The Texas Advanced Computing Center (TACC) at the University of Texas at Austin has deployed a new three petaflops supercomputer.
Lonestar6 is a Dell Technologies HPC systems comprised of comprised Dell EMC PowerEdge C6525 servers with AMD Epyc Milan processors. The system features 560 compute nodes and 16 GPU nodes housed in four dielectric liquid coolant cabinets and 10 air-cooled racks.
When fully deployed later this year Lonestar6 will be the seventh-fastest supercomputer at a US university and three times as powerful as the Lonestar5 system that it replaces. TACC also operates the Frontier, Stampede2, and Longhorn systems.
“Opening up TACC’s world-class computing ecosystem will benefit numerous students and scholars across the UT System,” said James B. Milliken, chancellor of the UT System. “We are grateful for the continued investment by the Board of Regents, which will allow the UT System to maintain leadership in this critical technology area and attract top faculty across science and engineering fields.”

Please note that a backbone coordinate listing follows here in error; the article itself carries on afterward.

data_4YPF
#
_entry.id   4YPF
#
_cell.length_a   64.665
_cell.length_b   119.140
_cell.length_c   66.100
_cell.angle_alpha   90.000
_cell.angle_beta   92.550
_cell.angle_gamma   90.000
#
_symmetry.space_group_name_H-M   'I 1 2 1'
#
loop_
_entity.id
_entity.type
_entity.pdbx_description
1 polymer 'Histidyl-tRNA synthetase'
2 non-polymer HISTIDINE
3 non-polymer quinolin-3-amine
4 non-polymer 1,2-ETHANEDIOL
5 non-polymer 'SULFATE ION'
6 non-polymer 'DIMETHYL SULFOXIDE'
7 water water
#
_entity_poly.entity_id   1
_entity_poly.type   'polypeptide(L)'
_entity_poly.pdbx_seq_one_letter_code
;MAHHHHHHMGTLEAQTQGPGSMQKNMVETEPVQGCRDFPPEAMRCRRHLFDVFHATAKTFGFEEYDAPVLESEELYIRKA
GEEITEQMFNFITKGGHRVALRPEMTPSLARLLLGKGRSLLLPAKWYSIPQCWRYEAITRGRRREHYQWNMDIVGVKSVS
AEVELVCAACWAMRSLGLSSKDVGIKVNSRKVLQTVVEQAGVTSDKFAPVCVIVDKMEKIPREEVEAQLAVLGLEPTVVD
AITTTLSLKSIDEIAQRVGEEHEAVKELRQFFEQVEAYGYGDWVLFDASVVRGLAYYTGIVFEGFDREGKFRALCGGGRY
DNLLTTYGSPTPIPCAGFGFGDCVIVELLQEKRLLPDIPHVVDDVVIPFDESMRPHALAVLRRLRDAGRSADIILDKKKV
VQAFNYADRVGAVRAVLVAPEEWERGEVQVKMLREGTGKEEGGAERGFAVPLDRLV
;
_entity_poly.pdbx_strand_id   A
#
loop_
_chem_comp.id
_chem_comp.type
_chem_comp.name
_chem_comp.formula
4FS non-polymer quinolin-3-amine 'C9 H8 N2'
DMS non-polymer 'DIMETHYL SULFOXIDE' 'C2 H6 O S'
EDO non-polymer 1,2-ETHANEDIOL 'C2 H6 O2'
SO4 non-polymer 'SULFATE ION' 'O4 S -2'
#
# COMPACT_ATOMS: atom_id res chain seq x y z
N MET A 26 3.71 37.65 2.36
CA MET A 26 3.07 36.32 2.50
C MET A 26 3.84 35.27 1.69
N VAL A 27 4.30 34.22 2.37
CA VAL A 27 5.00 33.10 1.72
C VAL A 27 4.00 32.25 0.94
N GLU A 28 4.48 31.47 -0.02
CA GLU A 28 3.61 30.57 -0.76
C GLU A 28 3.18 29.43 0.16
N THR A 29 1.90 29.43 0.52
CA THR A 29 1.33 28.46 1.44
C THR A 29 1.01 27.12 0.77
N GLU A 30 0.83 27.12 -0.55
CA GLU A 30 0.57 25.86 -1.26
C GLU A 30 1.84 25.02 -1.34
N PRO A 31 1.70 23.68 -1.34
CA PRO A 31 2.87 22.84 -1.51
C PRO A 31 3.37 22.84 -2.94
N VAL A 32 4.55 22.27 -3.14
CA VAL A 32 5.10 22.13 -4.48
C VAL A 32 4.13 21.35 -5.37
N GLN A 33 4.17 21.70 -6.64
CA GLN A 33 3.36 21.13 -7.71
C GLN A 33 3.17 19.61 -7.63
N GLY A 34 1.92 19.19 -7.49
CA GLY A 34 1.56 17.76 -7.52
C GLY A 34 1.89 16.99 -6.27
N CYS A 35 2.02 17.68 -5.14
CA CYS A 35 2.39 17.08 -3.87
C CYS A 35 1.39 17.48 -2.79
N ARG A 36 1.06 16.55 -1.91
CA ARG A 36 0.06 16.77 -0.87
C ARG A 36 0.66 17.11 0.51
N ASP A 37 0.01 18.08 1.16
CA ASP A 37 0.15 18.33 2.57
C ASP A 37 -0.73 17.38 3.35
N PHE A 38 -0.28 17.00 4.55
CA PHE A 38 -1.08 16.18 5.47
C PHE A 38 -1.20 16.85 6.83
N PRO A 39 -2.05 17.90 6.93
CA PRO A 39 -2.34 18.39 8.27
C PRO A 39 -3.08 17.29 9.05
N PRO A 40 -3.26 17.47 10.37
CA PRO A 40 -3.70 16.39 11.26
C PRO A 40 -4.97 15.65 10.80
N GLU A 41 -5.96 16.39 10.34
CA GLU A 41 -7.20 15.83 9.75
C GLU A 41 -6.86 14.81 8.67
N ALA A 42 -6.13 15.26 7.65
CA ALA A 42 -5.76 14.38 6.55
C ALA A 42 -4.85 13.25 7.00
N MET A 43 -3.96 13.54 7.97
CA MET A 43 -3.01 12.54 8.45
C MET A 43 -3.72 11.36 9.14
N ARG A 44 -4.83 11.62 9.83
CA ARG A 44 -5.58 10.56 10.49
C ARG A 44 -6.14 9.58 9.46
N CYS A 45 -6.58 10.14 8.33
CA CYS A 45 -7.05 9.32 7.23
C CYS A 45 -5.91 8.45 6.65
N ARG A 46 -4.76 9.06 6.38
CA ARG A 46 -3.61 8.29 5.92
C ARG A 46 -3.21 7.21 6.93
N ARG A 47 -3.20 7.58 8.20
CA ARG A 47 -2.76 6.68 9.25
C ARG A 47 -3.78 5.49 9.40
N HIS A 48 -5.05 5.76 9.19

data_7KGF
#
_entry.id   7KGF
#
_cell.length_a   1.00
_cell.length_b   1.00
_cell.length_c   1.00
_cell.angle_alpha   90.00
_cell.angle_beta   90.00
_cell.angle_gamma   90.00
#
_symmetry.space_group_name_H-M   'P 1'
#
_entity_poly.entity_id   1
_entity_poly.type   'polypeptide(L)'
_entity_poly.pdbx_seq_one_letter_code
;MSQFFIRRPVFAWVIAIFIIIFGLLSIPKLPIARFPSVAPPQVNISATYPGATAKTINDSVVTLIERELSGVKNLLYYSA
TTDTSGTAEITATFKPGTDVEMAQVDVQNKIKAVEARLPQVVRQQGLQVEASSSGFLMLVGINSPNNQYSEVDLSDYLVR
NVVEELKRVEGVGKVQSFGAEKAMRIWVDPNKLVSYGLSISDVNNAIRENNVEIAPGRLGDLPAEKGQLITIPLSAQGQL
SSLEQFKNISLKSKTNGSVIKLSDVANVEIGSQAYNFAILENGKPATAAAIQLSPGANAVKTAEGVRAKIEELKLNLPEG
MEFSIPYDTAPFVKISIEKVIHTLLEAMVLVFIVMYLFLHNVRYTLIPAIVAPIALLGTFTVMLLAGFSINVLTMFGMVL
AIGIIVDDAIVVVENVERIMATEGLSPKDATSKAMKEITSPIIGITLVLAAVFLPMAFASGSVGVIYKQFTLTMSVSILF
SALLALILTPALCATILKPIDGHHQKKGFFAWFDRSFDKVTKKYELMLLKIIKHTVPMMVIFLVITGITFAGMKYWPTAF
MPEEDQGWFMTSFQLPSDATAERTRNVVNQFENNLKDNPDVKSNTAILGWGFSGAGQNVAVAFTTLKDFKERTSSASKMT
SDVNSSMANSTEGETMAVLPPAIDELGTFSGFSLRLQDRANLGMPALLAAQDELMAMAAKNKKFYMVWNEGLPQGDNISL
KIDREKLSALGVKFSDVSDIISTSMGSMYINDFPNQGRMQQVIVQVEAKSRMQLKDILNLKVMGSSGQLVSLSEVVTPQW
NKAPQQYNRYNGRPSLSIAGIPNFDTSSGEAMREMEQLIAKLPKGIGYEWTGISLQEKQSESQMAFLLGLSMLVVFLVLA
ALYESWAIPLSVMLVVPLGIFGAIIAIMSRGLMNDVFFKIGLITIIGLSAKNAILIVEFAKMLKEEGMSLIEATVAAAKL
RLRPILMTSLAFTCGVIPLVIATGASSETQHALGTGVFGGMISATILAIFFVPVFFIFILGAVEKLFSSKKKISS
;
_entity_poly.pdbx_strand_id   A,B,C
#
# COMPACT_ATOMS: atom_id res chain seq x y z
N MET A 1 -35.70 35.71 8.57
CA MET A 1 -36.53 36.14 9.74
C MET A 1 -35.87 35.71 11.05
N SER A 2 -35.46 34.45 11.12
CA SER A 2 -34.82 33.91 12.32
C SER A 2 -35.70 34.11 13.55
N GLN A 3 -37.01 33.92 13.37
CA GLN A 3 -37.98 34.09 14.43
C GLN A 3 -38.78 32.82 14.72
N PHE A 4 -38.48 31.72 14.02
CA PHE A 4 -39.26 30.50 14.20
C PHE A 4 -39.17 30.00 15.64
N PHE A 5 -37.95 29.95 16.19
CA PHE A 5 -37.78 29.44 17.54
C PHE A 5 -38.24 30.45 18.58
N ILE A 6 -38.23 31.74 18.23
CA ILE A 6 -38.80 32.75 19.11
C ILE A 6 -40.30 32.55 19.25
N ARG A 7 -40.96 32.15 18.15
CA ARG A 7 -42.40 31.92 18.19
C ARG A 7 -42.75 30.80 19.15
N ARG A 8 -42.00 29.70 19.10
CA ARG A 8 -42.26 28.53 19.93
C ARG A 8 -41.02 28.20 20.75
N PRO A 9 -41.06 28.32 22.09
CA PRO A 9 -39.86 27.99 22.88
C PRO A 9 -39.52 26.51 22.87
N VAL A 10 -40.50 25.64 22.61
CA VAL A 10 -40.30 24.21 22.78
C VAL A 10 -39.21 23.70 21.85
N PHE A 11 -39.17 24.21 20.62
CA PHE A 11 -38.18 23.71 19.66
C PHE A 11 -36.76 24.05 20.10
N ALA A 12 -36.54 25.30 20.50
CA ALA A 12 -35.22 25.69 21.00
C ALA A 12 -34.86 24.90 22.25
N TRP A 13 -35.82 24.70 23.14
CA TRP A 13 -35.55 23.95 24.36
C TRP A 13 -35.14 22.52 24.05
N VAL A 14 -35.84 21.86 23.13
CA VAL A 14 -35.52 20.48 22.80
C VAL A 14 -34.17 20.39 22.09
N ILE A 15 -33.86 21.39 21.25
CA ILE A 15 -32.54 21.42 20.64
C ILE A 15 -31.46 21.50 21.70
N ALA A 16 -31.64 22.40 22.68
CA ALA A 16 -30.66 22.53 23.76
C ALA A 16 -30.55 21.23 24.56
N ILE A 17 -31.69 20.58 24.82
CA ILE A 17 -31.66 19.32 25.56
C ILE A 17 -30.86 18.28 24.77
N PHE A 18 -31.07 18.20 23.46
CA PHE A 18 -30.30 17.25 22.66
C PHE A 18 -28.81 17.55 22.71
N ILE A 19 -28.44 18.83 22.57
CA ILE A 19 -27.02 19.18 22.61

A number of Texas academic institutions jointly contributed $2 million to the project including the Oden Institute for Computational Engineering and Sciences, the Center for Space Research (both based at UT Austin), Texas A&M University, Texas Tech University and the University of North Texas system.
“This new collaboration will have extraordinary long-term impacts for research at University of North Texas,” added Mark McLellan, vice president of UNT’s Division of Research and Innovation. “It creates exciting opportunities for innovative and impactful research outcomes. Working with TACC will allow UNT’s research teams to effectively address a range of pressing global challenges.”
The funding will also support Corral, a new high-performance data storage and archival system.
The first Lonestar system was built by Dell and integrated by Cray around 2006 using Dell PowerEdge 1750 servers and Myrinet interconnects, with a peak performance of 3,672 gigaflops. The Cray-based Lonestar5 was deployed in 2015 with a peak performance of 1.25 petaflops. It placed 79th on the Top500 list that year.